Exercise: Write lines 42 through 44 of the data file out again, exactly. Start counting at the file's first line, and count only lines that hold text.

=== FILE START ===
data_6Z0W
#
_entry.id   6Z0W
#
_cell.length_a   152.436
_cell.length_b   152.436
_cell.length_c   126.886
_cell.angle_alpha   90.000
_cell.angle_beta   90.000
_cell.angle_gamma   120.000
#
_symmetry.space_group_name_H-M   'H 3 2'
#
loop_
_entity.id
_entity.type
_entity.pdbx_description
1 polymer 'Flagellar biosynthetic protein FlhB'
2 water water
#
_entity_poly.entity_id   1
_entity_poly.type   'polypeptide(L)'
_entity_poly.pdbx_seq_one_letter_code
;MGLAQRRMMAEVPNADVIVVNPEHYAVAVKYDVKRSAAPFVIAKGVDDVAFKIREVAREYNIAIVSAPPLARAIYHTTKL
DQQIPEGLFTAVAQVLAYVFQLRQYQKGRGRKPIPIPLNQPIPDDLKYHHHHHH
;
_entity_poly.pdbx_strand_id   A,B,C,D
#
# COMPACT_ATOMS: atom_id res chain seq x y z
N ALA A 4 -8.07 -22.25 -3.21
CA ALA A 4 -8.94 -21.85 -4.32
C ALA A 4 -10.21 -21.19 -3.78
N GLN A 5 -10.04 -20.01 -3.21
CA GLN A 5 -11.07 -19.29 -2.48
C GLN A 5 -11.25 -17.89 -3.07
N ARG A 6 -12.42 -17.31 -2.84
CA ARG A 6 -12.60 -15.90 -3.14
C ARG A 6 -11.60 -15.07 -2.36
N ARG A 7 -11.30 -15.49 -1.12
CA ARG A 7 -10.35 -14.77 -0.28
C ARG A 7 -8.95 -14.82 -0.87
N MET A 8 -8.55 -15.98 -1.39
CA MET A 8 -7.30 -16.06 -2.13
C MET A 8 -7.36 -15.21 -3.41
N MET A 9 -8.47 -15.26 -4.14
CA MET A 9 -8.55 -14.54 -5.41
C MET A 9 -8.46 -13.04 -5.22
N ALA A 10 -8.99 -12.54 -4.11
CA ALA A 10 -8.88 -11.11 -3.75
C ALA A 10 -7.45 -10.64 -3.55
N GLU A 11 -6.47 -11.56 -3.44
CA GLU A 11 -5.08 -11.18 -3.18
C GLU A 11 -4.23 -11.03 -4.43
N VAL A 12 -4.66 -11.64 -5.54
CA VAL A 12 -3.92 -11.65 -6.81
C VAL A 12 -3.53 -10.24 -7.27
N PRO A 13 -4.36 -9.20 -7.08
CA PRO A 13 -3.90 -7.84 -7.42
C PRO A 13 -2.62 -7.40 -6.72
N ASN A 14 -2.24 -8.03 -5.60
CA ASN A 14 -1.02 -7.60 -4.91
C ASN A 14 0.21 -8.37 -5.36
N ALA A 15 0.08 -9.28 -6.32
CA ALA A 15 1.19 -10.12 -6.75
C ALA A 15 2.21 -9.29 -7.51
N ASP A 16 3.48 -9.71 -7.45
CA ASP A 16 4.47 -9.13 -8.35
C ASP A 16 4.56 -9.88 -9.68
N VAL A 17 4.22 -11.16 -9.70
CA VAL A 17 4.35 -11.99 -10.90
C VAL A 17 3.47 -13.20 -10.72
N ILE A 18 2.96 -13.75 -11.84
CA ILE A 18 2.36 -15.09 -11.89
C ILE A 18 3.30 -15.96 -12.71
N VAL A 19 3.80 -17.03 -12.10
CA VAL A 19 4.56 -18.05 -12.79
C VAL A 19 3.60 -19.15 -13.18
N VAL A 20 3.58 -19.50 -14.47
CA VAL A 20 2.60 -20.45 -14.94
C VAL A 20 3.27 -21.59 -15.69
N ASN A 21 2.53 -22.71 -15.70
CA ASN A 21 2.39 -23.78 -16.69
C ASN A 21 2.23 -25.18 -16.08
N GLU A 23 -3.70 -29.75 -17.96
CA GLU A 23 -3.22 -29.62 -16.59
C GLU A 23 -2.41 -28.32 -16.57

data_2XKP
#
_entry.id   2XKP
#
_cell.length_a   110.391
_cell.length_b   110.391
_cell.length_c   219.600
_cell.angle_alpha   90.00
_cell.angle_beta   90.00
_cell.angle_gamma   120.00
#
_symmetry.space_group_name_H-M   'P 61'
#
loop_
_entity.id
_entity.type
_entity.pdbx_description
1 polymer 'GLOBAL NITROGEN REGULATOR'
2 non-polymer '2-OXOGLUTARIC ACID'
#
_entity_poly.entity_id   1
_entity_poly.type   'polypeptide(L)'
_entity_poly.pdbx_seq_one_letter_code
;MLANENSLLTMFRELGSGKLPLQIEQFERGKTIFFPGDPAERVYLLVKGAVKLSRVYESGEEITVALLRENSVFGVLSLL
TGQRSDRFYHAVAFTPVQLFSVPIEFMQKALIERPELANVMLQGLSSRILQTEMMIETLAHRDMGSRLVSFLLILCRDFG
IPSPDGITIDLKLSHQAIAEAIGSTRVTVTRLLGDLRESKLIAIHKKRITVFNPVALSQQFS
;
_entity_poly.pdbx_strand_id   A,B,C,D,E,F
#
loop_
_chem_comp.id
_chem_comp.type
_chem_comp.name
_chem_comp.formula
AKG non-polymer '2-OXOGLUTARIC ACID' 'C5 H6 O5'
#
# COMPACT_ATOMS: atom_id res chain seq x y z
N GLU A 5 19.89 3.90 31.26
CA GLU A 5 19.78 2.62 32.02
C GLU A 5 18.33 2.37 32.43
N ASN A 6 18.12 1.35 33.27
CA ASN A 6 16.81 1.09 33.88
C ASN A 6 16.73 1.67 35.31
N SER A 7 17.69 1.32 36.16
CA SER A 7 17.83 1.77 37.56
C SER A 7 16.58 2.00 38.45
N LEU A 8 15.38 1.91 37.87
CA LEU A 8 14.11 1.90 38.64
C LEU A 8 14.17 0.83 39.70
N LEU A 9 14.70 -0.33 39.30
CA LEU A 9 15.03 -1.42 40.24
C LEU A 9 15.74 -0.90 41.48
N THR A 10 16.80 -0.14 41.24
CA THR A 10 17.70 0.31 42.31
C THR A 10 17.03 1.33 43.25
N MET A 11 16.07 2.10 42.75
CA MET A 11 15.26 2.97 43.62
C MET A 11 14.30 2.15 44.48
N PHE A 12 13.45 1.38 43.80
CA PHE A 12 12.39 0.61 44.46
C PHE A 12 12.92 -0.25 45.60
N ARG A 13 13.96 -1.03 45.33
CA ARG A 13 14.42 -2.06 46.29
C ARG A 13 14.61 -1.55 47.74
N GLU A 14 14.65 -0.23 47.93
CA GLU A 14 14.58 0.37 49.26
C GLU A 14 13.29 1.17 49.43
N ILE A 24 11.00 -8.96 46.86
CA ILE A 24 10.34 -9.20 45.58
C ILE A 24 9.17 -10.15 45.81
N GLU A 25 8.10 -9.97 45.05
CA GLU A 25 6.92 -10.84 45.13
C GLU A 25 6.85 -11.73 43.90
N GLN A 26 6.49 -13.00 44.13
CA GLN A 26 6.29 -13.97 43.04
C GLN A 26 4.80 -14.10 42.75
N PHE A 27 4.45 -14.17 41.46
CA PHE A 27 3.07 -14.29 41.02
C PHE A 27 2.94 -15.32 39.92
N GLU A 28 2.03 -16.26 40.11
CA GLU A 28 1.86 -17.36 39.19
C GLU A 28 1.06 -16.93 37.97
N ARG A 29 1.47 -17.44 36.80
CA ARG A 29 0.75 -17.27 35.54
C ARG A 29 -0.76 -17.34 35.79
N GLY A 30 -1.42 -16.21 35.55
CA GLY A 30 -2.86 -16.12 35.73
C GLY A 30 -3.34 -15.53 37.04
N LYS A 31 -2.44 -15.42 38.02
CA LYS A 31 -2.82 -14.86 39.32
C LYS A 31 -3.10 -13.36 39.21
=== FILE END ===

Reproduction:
N MET A 8 -8.55 -15.98 -1.39
CA MET A 8 -7.30 -16.06 -2.13
C MET A 8 -7.36 -15.21 -3.41